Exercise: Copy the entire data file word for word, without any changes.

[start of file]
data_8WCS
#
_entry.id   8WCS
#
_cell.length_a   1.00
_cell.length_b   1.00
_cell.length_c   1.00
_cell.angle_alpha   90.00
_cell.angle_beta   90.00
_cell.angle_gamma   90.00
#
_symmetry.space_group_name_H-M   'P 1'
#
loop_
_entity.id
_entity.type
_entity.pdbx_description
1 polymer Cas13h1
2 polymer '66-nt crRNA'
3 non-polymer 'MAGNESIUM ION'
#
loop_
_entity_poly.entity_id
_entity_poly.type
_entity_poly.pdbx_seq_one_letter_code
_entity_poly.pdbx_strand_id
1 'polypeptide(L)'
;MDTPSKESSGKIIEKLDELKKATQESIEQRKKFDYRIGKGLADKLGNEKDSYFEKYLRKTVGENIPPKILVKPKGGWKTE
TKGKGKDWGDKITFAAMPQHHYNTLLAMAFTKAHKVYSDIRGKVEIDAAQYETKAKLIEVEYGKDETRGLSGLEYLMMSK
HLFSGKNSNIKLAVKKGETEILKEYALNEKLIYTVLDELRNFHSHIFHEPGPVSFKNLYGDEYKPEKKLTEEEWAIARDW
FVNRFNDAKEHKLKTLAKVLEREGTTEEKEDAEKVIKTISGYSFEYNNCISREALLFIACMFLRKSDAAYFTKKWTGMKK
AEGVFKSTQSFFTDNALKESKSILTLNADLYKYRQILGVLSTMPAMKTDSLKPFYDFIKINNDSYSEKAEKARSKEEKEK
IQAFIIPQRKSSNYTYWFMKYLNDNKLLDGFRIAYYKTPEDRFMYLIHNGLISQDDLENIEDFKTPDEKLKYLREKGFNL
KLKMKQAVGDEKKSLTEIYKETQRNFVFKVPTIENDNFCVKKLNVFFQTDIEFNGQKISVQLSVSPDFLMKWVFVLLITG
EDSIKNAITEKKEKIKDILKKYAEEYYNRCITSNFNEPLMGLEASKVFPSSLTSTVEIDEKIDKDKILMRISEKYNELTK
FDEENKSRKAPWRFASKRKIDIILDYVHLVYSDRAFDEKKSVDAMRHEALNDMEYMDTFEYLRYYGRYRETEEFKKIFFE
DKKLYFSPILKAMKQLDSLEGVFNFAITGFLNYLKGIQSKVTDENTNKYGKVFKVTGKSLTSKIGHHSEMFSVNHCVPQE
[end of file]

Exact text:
data_8WCS
#
_entry.id   8WCS
#
_cell.length_a   1.00
_cell.length_b   1.00
_cell.length_c   1.00
_cell.angle_alpha   90.00
_cell.angle_beta   90.00
_cell.angle_gamma   90.00
#
_symmetry.space_group_name_H-M   'P 1'
#
loop_
_entity.id
_entity.type
_entity.pdbx_description
1 polymer Cas13h1
2 polymer '66-nt crRNA'
3 non-polymer 'MAGNESIUM ION'
#
loop_
_entity_poly.entity_id
_entity_poly.type
_entity_poly.pdbx_seq_one_letter_code
_entity_poly.pdbx_strand_id
1 'polypeptide(L)'
;MDTPSKESSGKIIEKLDELKKATQESIEQRKKFDYRIGKGLADKLGNEKDSYFEKYLRKTVGENIPPKILVKPKGGWKTE
TKGKGKDWGDKITFAAMPQHHYNTLLAMAFTKAHKVYSDIRGKVEIDAAQYETKAKLIEVEYGKDETRGLSGLEYLMMSK
HLFSGKNSNIKLAVKKGETEILKEYALNEKLIYTVLDELRNFHSHIFHEPGPVSFKNLYGDEYKPEKKLTEEEWAIARDW
FVNRFNDAKEHKLKTLAKVLEREGTTEEKEDAEKVIKTISGYSFEYNNCISREALLFIACMFLRKSDAAYFTKKWTGMKK
AEGVFKSTQSFFTDNALKESKSILTLNADLYKYRQILGVLSTMPAMKTDSLKPFYDFIKINNDSYSEKAEKARSKEEKEK
IQAFIIPQRKSSNYTYWFMKYLNDNKLLDGFRIAYYKTPEDRFMYLIHNGLISQDDLENIEDFKTPDEKLKYLREKGFNL
KLKMKQAVGDEKKSLTEIYKETQRNFVFKVPTIENDNFCVKKLNVFFQTDIEFNGQKISVQLSVSPDFLMKWVFVLLITG
EDSIKNAITEKKEKIKDILKKYAEEYYNRCITSNFNEPLMGLEASKVFPSSLTSTVEIDEKIDKDKILMRISEKYNELTK
FDEENKSRKAPWRFASKRKIDIILDYVHLVYSDRAFDEKKSVDAMRHEALNDMEYMDTFEYLRYYGRYRETEEFKKIFFE
DKKLYFSPILKAMKQLDSLEGVFNFAITGFLNYLKGIQSKVTDENTNKYGKVFKVTGKSLTSKIGHHSEMFSVNHCVPQE